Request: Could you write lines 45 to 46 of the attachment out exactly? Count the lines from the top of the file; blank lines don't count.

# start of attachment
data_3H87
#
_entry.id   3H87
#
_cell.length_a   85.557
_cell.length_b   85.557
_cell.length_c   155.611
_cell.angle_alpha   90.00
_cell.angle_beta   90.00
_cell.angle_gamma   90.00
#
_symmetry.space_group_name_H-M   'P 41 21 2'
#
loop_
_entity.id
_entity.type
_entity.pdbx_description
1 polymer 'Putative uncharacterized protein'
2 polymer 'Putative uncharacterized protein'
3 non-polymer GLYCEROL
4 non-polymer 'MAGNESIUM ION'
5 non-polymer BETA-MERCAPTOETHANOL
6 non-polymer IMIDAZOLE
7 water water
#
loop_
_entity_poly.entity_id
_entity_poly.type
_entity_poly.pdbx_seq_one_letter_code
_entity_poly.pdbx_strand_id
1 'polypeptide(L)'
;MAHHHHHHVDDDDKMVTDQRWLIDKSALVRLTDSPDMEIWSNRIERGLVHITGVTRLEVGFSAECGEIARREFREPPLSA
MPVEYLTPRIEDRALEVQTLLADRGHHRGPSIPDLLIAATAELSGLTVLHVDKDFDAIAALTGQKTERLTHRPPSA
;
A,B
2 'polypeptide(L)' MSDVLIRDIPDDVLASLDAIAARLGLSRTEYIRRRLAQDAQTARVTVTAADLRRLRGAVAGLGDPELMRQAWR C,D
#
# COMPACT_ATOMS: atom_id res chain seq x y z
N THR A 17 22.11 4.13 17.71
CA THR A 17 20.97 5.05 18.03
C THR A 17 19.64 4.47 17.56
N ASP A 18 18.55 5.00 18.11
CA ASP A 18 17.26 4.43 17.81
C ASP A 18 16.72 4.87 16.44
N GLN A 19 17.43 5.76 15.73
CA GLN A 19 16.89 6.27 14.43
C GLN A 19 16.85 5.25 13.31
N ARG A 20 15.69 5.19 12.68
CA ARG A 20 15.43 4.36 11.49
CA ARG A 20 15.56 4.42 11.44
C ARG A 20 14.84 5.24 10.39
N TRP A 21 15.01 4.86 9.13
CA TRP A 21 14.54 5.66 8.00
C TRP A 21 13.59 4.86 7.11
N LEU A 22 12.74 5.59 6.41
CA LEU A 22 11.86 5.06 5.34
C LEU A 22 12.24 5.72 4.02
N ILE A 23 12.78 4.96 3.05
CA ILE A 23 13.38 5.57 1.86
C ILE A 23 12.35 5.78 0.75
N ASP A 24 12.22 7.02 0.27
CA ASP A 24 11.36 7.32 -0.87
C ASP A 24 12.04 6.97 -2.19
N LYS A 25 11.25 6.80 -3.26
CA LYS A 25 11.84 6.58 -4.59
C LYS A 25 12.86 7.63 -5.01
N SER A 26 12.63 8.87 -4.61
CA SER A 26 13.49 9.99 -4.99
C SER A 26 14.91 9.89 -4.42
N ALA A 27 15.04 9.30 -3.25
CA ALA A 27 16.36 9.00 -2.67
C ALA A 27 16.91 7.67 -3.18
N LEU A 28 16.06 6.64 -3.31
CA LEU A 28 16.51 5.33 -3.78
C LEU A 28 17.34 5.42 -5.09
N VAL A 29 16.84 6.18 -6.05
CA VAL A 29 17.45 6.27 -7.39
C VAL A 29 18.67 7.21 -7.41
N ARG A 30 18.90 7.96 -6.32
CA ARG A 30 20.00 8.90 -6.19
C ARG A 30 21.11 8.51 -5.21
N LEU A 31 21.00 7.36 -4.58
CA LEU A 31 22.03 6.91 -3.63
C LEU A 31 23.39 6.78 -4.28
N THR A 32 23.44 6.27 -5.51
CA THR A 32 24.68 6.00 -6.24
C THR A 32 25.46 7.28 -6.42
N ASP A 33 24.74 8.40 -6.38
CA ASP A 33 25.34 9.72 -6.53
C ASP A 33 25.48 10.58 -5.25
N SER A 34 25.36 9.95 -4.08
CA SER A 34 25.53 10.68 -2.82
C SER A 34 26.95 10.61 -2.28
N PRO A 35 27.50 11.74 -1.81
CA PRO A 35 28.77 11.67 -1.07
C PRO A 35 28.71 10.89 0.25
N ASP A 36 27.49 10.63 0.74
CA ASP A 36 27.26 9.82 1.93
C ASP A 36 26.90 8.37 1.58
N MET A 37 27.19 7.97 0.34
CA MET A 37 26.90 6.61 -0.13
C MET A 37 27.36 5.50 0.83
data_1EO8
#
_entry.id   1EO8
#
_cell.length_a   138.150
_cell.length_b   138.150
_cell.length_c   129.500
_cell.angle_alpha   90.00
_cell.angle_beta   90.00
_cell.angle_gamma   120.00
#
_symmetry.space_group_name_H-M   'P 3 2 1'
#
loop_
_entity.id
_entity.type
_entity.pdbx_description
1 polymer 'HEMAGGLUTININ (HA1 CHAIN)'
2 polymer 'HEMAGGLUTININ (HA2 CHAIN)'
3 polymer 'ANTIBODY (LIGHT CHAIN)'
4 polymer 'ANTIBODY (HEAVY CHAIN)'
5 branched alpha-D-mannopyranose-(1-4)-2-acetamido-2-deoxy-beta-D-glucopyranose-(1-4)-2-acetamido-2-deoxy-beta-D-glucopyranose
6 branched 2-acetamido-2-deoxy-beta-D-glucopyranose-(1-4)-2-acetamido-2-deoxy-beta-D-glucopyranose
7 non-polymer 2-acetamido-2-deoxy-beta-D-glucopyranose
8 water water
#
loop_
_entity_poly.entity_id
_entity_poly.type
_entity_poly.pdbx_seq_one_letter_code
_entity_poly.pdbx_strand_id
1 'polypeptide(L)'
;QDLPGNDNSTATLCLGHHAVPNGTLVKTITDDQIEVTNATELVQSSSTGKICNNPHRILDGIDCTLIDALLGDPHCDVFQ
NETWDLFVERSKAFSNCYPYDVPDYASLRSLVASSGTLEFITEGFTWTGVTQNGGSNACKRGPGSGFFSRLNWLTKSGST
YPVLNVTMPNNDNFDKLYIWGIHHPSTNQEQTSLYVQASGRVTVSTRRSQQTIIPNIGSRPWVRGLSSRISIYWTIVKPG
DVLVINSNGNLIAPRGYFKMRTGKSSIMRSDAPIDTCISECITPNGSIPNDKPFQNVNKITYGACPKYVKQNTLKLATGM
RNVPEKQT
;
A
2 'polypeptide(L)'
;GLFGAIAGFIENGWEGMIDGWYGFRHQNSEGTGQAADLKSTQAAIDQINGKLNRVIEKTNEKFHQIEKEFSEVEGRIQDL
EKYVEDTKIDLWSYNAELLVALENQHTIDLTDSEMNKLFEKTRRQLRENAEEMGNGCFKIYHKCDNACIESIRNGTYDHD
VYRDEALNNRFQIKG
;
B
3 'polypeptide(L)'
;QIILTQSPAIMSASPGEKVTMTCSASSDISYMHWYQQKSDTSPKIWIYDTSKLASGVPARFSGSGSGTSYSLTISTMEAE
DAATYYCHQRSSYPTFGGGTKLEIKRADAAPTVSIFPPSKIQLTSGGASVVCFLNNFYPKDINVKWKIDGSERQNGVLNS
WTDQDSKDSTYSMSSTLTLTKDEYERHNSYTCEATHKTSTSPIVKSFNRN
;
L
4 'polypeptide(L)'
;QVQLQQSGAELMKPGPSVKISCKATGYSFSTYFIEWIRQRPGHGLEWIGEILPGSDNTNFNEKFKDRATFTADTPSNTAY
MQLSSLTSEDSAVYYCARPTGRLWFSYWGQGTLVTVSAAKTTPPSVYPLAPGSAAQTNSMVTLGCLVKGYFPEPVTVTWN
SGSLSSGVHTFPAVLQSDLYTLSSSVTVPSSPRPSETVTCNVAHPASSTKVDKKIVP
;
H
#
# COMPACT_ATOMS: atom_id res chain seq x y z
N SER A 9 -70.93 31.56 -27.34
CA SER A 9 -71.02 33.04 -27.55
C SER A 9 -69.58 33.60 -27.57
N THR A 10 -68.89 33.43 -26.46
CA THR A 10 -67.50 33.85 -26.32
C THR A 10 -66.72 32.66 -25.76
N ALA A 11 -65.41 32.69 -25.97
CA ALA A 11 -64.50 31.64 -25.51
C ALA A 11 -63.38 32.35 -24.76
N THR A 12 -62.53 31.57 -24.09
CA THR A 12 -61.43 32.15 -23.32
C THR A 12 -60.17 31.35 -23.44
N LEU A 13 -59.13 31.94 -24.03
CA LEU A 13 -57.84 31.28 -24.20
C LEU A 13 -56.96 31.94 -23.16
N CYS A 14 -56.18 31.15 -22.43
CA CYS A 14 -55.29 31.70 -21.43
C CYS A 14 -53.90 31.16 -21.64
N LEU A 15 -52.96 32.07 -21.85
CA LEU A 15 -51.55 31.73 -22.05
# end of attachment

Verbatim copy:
N GLN A 19 17.43 5.76 15.73
CA GLN A 19 16.89 6.27 14.43